Berlin Philharmonic reject their youngest player

A teenaged Austrian, Florian Pichler, was hired as second trumpet in the Berlin Philharmonic in August 2014.

We understand his two-year contract has now ended without renewal.

Florian played his last concert with the Berliners at the end of July. It’s tough out there.

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  • That’s a very negative way of looking at it !

    He’s probably had two fantastic years and it’s opened up many opportunities.

    • You must be new here. If there’s a way to put a negative and melodramatic spin on a story, however unlikely the spin may be, Norman will do it.

  • Big changes in that section then with Mr Velenczei stepping down to 2nd and presumably Mr Kretzer retiring in the not too distant future. Interesting that the new appointments just out still leave a second principal horn seat unfilled – vacant for quite a few years now.

  • I remember reading that 2/3 of their appointments end without tenure whereas the tenure rate in North America is somewhere >95%. If that’s true, then this is not really all that newsworthy. I suppose NL is only mentioning him because he published something about him before?

    In any case, getting into the BPO is probably such a big “+” on his résumé that he shouldn’t have much trouble getting into auditions for other orchestras.

    • I don’t know the specific statistics, but these don’t surprise me – at least in my limited experience. The failure to receive tenure says nothing about one’s ability. He must be an exceptional player to be given that opportunity in the first place. It may just mean that he needs more orchestral experience or that he may not be the best match with the rest of the section (which is why one has to go through a probationary period in a major group). Having consistency in any ensemble is as important as anything else. And, I agree, having the Berlin Philharmonic Orchestra on your resume can only be a good thing. I’m sure we all wish him the best.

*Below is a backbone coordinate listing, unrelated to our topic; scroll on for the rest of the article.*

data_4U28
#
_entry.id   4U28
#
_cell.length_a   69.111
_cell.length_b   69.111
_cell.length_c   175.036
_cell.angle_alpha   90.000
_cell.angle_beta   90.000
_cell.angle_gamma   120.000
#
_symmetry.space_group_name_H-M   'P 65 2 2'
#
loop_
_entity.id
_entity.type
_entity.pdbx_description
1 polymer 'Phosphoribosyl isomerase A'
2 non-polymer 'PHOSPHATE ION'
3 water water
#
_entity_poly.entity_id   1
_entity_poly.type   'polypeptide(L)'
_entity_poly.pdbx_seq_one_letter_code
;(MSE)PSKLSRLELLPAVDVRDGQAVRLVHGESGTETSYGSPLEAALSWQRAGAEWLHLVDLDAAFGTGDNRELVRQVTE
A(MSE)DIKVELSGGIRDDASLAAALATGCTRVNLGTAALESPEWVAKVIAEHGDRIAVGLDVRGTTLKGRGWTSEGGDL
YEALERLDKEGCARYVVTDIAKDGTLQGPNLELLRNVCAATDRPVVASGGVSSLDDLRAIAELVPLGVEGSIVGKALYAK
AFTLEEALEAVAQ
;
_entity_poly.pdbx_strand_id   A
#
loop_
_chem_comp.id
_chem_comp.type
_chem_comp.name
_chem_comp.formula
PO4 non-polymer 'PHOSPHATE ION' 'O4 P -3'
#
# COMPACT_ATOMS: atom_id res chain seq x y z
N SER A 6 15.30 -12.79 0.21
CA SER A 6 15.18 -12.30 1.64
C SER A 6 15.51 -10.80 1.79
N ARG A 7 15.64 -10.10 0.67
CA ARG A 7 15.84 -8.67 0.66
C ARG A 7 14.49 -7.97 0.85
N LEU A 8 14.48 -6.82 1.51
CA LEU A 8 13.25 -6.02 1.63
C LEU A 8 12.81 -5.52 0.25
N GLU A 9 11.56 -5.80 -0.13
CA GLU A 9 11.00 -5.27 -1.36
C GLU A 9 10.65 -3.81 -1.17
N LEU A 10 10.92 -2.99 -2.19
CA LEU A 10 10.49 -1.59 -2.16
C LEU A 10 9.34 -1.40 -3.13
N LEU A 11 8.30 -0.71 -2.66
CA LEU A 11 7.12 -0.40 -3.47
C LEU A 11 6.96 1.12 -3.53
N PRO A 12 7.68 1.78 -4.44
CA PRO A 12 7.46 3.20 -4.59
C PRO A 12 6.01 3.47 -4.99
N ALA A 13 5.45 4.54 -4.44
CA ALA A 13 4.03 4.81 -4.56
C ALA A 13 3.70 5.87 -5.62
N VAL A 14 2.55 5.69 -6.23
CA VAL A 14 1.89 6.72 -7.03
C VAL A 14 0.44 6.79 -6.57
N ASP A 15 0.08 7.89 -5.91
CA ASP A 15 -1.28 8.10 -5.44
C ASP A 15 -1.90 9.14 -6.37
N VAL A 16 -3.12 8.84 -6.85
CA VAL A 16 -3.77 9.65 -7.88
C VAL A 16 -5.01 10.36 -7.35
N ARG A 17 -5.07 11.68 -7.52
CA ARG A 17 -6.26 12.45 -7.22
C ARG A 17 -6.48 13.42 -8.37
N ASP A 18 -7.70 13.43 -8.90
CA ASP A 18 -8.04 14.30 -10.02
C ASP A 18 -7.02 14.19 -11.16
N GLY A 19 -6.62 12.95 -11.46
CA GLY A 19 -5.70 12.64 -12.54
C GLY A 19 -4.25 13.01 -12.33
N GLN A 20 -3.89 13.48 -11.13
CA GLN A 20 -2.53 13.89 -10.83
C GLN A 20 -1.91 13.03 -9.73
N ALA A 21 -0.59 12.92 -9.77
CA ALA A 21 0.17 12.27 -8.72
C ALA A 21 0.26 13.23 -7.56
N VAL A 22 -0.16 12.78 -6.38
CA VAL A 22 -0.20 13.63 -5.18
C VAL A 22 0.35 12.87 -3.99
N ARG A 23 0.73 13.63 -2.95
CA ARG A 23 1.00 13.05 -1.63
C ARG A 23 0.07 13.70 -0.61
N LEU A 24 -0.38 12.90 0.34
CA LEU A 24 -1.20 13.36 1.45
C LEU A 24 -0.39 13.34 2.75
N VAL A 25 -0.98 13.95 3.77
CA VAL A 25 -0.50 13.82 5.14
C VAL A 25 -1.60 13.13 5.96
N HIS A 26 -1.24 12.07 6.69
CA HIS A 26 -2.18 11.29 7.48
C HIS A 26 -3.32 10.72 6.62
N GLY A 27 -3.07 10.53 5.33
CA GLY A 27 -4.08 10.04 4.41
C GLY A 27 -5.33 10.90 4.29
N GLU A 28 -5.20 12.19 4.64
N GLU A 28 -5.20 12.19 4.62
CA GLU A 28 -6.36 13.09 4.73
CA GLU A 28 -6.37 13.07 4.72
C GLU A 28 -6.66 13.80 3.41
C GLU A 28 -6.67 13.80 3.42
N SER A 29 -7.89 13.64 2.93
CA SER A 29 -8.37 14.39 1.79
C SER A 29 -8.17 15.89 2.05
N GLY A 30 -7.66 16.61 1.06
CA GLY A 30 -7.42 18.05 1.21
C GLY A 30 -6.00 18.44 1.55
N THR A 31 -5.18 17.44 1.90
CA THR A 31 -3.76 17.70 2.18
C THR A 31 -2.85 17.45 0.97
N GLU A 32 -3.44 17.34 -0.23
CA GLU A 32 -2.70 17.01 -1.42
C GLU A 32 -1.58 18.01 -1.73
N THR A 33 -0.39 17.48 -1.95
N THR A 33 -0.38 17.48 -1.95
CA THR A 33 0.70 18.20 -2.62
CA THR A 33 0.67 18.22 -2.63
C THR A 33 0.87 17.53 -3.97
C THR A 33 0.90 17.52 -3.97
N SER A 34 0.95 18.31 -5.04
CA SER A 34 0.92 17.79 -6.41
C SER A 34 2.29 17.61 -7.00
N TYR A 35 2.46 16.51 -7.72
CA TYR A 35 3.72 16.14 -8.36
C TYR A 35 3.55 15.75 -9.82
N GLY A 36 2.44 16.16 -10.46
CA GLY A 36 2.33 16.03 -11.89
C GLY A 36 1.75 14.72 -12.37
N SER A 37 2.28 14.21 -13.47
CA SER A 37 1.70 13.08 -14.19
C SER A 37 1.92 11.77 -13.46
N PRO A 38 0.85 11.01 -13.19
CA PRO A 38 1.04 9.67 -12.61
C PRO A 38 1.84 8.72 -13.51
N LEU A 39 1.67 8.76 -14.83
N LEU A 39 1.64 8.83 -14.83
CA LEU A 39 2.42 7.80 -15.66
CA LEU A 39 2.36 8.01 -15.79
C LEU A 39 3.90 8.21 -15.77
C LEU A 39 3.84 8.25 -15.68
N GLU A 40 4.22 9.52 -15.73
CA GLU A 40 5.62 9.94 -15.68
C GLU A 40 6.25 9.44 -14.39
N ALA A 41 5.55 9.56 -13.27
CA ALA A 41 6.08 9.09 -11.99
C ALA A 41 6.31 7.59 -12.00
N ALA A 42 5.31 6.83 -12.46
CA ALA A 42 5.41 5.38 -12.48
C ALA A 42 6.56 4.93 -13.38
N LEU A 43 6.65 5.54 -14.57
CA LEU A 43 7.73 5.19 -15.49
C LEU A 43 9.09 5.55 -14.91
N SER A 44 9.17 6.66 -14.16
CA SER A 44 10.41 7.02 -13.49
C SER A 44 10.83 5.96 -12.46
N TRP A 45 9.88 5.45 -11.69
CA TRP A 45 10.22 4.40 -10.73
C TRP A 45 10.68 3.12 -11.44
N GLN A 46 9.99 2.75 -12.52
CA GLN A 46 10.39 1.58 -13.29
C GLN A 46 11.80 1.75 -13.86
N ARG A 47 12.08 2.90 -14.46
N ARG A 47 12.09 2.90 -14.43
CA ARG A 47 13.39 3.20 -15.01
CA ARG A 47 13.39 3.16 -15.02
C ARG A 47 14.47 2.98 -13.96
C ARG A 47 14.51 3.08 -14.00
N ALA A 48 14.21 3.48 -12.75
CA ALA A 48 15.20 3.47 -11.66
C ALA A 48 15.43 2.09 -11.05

• Thanks. I meant to include a “correct me if I’m wrong” clause.

        A 1/3 no-tenure rate is still astronomically higher than in the US. My point stands (although not as tall as I thought).

        • Your point still stands pretty tall, if you take into account that the Berlin Phil’s 1/3 no-tenure-rate is below the average of German orchestras on the whole. Two or three years ago, the Deutsche Orchestervereinigung e.V. (DOV) estimated that on average ~40% of trial phases in German orchestras ended unsuccessfully.
          (I shall endeavour to find the respective publication, as it was a very interesting read)

  • I guess he now has 2 years with the Berlin Phil on his resume. As a young man. That ought to get him some auditions. Or at least on the short list. His career is far from over.

  • I do wonder if the London orchestra system of a couple of weeks trial for those brass players who do good auditions isn’t fairer? Generally it only takes a couple of concerts for a brass section to come to an opinion one way or the other, why spin it out so long?

    • A couple of weeks trial? Judging from some brass players’ websites and e.g. the LSO’s list of performers that they put on the Bearbican concert leaflets, I got the impression that London orchestras would employ you (and a couple of others) for what feels like years as a substitute player and then – perhaps – invite you to join. I’d be very interested if you knew more about London’s brass hiring process.

  • I’d say that two years in one of the top orchestras in the world at 18 would position him nicely for a principal post in many other of the top orchestras in the world.

    • I’m glad that this sentiment is prevailing here on slippedisc. To have two years of experience with the BP is a big plus on his resume. I was pretty surprised to see that he had won the position in the first place, 18 is very young for such an esteemed orchestra.

      Best wishes to him.

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